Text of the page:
You’re sitting on a beach, the sun beating hot against your back. Your dig your toes into the grainy sand to feel the cool earth beneath the surface. The smell of sunscreen and coconut oil hits your nose, and you listen to the sound of seagulls calling and waves crashing against the shore. An attractive stranger rises from the surf, water flowing down their body, bringing all sorts of possibilities to your mind’s eye. Just as you were losing yourself in your surroundings, “Single Ladies” blares out of your cellphone, jarring you from your romantic reverie. You shut your book with an unwilling sigh and reenter the real world.
When we read a novel, we are transported to another world. Many people think of fiction as an escape from reality, and now there is evidence that phrase isn’t just a metaphor. Researchers have found that when we read a physical description, our brain reacts as if the description on the page is really happening to us. For instance, in the paragraph above, the words “coconut oil” elicit a response not just from the section of the brain that deals with language, but also the olfactory cortex, the area of the brain that processes smell. Words like “grainy” activate the sensory cortex, which responds to texture. Words involving motion not only activate the motor cortex, but even target the section of it that deals with individual body parts; when you read about digging your toes into the sand, it produces activity in the section of the motor cortex specifically responsible for leg movement.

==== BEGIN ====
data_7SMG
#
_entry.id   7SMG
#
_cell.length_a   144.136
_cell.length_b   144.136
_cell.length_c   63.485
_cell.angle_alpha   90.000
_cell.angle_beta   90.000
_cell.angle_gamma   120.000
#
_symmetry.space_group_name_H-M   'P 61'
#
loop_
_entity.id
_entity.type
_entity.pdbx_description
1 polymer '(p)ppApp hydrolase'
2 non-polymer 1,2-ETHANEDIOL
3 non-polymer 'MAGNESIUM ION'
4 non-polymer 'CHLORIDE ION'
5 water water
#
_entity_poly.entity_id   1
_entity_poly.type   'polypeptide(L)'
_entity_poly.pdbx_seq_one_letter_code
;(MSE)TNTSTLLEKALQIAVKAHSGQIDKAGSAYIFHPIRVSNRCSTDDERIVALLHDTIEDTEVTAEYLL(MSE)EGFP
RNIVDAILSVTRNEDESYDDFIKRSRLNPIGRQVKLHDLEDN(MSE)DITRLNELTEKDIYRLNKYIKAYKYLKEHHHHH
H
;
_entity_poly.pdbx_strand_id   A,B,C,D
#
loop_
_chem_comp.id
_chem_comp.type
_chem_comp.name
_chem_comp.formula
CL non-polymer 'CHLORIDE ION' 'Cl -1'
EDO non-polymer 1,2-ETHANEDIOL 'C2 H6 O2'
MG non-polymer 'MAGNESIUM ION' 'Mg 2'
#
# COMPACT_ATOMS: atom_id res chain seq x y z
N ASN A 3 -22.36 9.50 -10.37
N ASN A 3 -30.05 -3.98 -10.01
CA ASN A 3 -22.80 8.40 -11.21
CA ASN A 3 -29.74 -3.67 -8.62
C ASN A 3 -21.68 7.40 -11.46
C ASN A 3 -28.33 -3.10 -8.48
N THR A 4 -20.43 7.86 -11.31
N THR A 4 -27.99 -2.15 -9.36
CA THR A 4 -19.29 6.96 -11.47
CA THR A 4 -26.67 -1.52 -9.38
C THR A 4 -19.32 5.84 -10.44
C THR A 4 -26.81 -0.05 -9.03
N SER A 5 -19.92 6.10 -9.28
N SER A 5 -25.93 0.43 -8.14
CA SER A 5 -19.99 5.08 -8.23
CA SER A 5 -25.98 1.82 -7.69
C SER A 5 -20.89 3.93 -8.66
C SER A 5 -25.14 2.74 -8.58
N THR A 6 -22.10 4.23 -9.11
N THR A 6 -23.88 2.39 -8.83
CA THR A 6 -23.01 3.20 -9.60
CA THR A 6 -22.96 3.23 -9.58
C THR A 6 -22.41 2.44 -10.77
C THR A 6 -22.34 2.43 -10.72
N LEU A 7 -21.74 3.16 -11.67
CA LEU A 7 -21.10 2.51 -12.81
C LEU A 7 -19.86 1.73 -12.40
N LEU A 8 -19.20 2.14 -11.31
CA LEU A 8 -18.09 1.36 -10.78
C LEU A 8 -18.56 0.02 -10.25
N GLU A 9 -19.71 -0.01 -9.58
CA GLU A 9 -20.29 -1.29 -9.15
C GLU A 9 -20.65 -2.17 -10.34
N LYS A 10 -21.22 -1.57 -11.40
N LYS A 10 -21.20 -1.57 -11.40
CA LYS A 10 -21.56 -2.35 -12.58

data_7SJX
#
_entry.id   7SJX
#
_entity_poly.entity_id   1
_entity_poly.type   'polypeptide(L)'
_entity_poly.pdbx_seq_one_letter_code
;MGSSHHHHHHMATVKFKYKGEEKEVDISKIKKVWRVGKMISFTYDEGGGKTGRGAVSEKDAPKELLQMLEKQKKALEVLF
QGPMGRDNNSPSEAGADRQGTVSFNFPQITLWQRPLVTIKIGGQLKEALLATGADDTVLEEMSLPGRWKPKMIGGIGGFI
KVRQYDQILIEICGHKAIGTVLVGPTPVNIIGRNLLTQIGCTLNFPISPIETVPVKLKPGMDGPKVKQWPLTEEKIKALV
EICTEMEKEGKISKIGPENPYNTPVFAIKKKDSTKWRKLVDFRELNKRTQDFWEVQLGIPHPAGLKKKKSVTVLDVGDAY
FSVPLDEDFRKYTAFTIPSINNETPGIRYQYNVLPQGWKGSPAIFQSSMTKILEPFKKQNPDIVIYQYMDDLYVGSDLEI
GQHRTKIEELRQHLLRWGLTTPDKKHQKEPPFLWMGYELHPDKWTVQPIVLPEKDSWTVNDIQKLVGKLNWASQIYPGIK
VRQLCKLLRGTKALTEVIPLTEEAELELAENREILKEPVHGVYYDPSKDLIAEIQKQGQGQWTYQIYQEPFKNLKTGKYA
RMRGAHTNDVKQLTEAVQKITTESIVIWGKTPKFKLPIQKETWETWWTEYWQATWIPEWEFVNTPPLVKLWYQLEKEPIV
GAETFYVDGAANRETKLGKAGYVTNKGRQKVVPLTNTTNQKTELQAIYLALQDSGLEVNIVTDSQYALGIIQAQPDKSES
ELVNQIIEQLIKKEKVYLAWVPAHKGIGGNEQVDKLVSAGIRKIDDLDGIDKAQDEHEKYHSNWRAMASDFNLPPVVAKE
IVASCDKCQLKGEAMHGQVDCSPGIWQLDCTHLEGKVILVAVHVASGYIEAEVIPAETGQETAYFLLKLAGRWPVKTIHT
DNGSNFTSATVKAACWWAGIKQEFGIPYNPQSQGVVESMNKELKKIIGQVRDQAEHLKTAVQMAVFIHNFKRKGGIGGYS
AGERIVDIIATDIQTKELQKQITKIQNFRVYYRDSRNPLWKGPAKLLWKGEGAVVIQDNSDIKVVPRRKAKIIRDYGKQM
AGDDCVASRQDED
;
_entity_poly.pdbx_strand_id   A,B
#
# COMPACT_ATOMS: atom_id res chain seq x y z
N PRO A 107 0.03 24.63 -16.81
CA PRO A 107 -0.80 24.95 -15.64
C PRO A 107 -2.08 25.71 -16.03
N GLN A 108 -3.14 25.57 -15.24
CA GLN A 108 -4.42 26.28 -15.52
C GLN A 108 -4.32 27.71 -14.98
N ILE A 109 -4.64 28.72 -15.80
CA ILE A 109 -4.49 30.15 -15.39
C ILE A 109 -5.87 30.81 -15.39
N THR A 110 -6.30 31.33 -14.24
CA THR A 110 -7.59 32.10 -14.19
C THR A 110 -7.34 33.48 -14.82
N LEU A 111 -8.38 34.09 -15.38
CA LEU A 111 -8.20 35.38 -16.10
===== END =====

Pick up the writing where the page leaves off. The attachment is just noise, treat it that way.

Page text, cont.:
With the knowledge that our minds blend the difference between fiction and reality, it comes as little surprise to learn that reading novels can impact our social identities. Researchers at University of Buffalo conducted a study where the participants were asked to read a passage from either Twilight or Harry Potter. The researchers then administered a test where participants responded to “me” words (mine, my) and “not me” words (they, theirs), which were linked with “vampire” or “wizard” words on screen. The participants who read the passage from Twilight were more quick to respond to the “me” words when they were associated with “vampire” words, and vice versa. Furthermore, after testing participants’ level of self-identification with those fictional groups, the researchers found that identification with the fictional community provided the same “mood and life satisfaction” as belonging to a real-world group.
I wonder what this research says about the benefits of reading horror stories. Any ideas?